Time it takes for the food to disappear in farms 1, 2, 3, and 4.
Amount of organic food consumed
  • Host equal numbers of worms in the farms.
  • Feed the farms different amounts of identical organic food, like 200 g, 400 g, 600 g, and 800 g of cut-up melon rinds.
  • Place the farms in identical environments.
Time it takes for the food to disappear.
Type of organic food consumed
  • Host equal numbers of worms in the farms.
  • Feed the worms in the farms the same amount of different types of organic food, like 200 g of cut-up fruit leftovers, 200 g of coffee grinds, 200 g of cooked rice, and 200 g of dead leaves.
  • Place the farms in identical environments.
Time it takes for the food to disappear in farms 1, 2, 3, and 4.

Temperature in the farm.

Composition of the compost produced.
Temperature in the farms.

Do not forget to measure the ambient temperature in the farms, as this can be different from the ambient temperature of the farms' surroundings.
  • Equal number of worms, fed the same type and amount of organic waste.
  • Place the bins in different locations, like a shaded spot outside, the attic, the basement etcetera. You can also insulate a farm by adding cardboard or other insulating material around it. Check the temperature in the farm regularly and make sure it does not drop below 4° Celsius (40° Fahrenheit) or rise above 30° Celsius (85° Fahrenheit).
Time it takes for the food to disappear in farms 1, 2, 3, and 4.

Health of worm population in farms 1, 2, 3, and 4.
Table 1. Table of studies you can perform on worm farms. It lists the variable you will change, how you will set up the study so you can keep other parameters constant, and what you will measure.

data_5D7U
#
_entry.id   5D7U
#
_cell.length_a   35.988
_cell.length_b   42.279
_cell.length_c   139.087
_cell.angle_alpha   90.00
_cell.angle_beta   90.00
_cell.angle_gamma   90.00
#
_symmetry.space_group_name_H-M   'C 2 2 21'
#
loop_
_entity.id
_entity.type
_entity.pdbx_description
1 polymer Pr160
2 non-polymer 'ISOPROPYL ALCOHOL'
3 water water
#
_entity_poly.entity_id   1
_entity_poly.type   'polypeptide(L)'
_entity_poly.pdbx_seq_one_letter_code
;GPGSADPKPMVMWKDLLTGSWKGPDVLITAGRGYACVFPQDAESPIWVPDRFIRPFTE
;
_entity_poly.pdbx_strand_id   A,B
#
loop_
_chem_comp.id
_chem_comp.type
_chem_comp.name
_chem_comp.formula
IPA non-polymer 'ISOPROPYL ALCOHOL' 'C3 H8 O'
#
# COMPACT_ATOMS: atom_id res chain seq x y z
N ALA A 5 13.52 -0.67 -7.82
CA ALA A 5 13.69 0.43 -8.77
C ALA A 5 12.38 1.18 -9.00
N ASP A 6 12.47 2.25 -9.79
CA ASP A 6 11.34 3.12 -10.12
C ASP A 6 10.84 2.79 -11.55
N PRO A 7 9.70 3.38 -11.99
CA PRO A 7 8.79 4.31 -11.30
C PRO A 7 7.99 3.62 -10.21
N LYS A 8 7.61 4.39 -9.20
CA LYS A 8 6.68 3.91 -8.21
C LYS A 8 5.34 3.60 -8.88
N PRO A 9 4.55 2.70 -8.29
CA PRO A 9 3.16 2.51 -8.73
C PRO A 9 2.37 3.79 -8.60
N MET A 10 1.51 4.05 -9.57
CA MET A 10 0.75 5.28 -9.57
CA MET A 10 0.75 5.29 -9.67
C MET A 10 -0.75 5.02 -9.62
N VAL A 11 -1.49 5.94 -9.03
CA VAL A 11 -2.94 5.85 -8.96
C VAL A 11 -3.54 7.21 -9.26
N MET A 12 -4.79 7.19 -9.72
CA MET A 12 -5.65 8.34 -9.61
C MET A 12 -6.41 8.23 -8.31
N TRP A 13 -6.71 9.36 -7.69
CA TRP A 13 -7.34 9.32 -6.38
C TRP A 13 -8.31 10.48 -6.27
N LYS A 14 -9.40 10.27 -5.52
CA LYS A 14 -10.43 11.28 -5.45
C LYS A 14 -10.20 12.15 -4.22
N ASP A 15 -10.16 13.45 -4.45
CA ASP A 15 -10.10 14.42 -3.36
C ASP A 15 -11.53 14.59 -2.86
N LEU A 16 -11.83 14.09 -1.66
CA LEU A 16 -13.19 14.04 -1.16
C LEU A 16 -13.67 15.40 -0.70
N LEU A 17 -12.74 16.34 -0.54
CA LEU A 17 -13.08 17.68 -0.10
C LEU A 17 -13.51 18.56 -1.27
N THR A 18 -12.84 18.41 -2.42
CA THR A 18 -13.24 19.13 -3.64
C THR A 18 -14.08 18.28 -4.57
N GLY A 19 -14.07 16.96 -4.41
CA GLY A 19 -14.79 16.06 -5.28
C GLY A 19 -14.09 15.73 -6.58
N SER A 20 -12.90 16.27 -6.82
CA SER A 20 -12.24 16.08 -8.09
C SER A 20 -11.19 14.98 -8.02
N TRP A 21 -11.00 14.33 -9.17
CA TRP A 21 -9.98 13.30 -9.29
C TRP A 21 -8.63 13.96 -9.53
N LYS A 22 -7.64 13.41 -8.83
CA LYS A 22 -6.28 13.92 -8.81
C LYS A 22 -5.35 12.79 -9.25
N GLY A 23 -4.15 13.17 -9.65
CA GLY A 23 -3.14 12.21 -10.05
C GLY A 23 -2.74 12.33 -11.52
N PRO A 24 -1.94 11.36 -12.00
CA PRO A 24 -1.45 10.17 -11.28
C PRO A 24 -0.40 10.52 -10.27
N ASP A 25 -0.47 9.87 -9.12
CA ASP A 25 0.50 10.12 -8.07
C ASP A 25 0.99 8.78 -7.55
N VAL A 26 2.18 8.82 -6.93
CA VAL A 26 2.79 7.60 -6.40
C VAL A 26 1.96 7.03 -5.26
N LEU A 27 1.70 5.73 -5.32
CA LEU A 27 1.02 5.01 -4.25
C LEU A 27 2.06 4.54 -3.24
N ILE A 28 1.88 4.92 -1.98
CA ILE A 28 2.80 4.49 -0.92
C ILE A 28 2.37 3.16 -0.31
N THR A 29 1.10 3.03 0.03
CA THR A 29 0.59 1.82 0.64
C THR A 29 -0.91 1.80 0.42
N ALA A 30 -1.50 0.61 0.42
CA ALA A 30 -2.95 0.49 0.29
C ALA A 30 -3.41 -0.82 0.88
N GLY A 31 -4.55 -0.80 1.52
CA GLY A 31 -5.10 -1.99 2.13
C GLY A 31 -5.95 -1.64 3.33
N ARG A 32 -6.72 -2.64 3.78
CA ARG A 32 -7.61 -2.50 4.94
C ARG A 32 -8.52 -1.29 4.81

You will need to perform at least three repetitions of the same test to produce reliable conclusions. You can average your measurements over the three tests. You can then create a bar chart, graphing the variable you changed on the x-axis (horizontal axis), and the number of days it took for each sample to decompose on the y-axis (vertical axis). You can also graph the rate on the y-axis.

If you are interested in how the worm compost or worm urine impacts plants, you can collect and measure "worm urine" from the bottom of your worm farm, or collect worm castings from the top. Worm castings are a mass of soil, mud, or sand that is thrown up by the worm, on the surface, after passing through the worm's body. The Science Buddies project Earthworm Castings — The Ideal Proportion in Soil for Young Garden Plants can provide ideas on how to do the study.


In this video, you can learn how to build and test a worm farm:

Update second bullet to https://practicalaction.org/knowledge-centre/resources/recycling-of-organic-waste/ Update third bullet to https://www.lsuagcenter.com/portals/communications/publications/publications_catalog/lawn%20and%20garden/backyard%20composting/worm-composting-bin

This source describes ways in which different countries handle organic waste:

This source provides information about making your own worm farm:

  • Carney, W. (2010, March 1). Worm Composting Bin.LSU College of Agriculture. Retrieved July 18, 2018.
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General citation information is provided here. Be sure to check the formatting, including capitalization, for the method you are using and update your citation, as needed.

MLA Style

De Brabandere, Sabine, and Kristin Strong. "Get Rid of Those Leftovers: How Much Organic Waste Can Composting Worms Eat?" Science Buddies, 17 May 2023, https://www.sciencebuddies.org/science-fair-projects/project-ideas/EnvSci_p055/environmental-science/how-much-organic-waste-can-composting-worms-eat. Accessed 27 Sep. 2023.

APA Style

De Brabandere, S., & Strong, K. (2023, May 17). Get Rid of Those Leftovers: How Much Organic Waste Can Composting Worms Eat? Retrieved from https://www.sciencebuddies.org/science-fair-projects/project-ideas/EnvSci_p055/environmental-science/how-much-organic-waste-can-composting-worms-eat

Last edit date: 2023-05-17